Adidas has revealed that they will be carrying out the mass production of the first ever 3D printed sneakers, Futurecraft 4D. Adidas is collaborating with Carbon, a Silicon Valley-based company to develop a strategy for this process. It is undoubtedly a difficult task, keeping in mind the complex geometry of a shoe sole. The company’s motto says, “stop prototyping, start producing,” which fits perfectly to the current Adidas project.
Adidas will be using Carbon’s enhanced CLIP technology for the mass production of soles for the Futurecraft 4D shoe. The midsoles for the futuristic shoe were made with Carbon’s digital light synthesis technology that uses light and oxygen. A liquid resin with elastic properties is used, which is solidified using light and oxygen. The levels of cushioning, movement, and stability in the midsole could vary in this process. To make the product precise, while ensuring better comfort and support, Adidas gathered 17 years of athlete data. The company’s executive board member for global brands, Eric Liedtke, talked about the technology saying:
“With Digital Light Synthesis, we venture beyond limitations of the past, unlocking a new era in design and manufacturing. One driven by athlete data and agile manufacturing processes. By charting a new course for our industry, we can unleash our creativity – transforming not just what we make, but how we make it.”
3D printing technology has seen significant advancement over the past few years. However, the conventional 3D production methods have certain flaws, rendering it inappropriate for the mass production of certain products. The products produced by this tech have low surface quality, material limitations, slow production, and limited scalability. Carbon’s digital light synthesis technology crosses those barriers and uses molecular science to revolutionize 3D printing.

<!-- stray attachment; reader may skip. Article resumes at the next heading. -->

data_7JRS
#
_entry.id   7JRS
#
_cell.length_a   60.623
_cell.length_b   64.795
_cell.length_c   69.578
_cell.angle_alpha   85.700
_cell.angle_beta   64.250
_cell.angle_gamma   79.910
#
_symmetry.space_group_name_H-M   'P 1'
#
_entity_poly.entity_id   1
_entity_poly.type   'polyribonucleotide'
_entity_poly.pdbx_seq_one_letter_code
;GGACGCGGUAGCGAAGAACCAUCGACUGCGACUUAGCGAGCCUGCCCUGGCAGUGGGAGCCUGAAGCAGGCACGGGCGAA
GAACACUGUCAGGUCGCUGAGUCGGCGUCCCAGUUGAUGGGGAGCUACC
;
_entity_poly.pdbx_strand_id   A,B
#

The company worked on 150 different material compositions and finally chose liquid resin EPU 40. It was the only available material that could reach the performance requirement of the Futurecraft 4D. Adidas design team had chosen a linen-green shade for the launch shoe, so the company tweaked the color of the resin to match the design.
Carbon and Adidas collaboration is not limited to the production of Futurecraft 4D. The two companies will develop new machinery and materials to ensure more innovation in sportswear arena. Carbon’s co-founder and CEO Dr. Joseph Desimone stated in a press release that,
Our partnership with Adidas will serve as an ongoing testament to how the digital revolution has reached the global manufacturing sector, changing the way physical goods are designed, engineered, made, and delivered.
There is no word on the price of this futuristic shoe, but the company says that it will be around the “premium” range. The company will be manufacturing more than 5,000 pairs, but the shoe won’t be available for retail until winters. The number will rise to 100,000 by the end of next year.
Adidas fans await the futuristic high-performance Futurecraft 4D shoe, and the wait won’t be too long. For all we know, the technological revolution may hit the rest of the shoe market as well, and we will soon see the mass production of 3D printed shoes by other companies.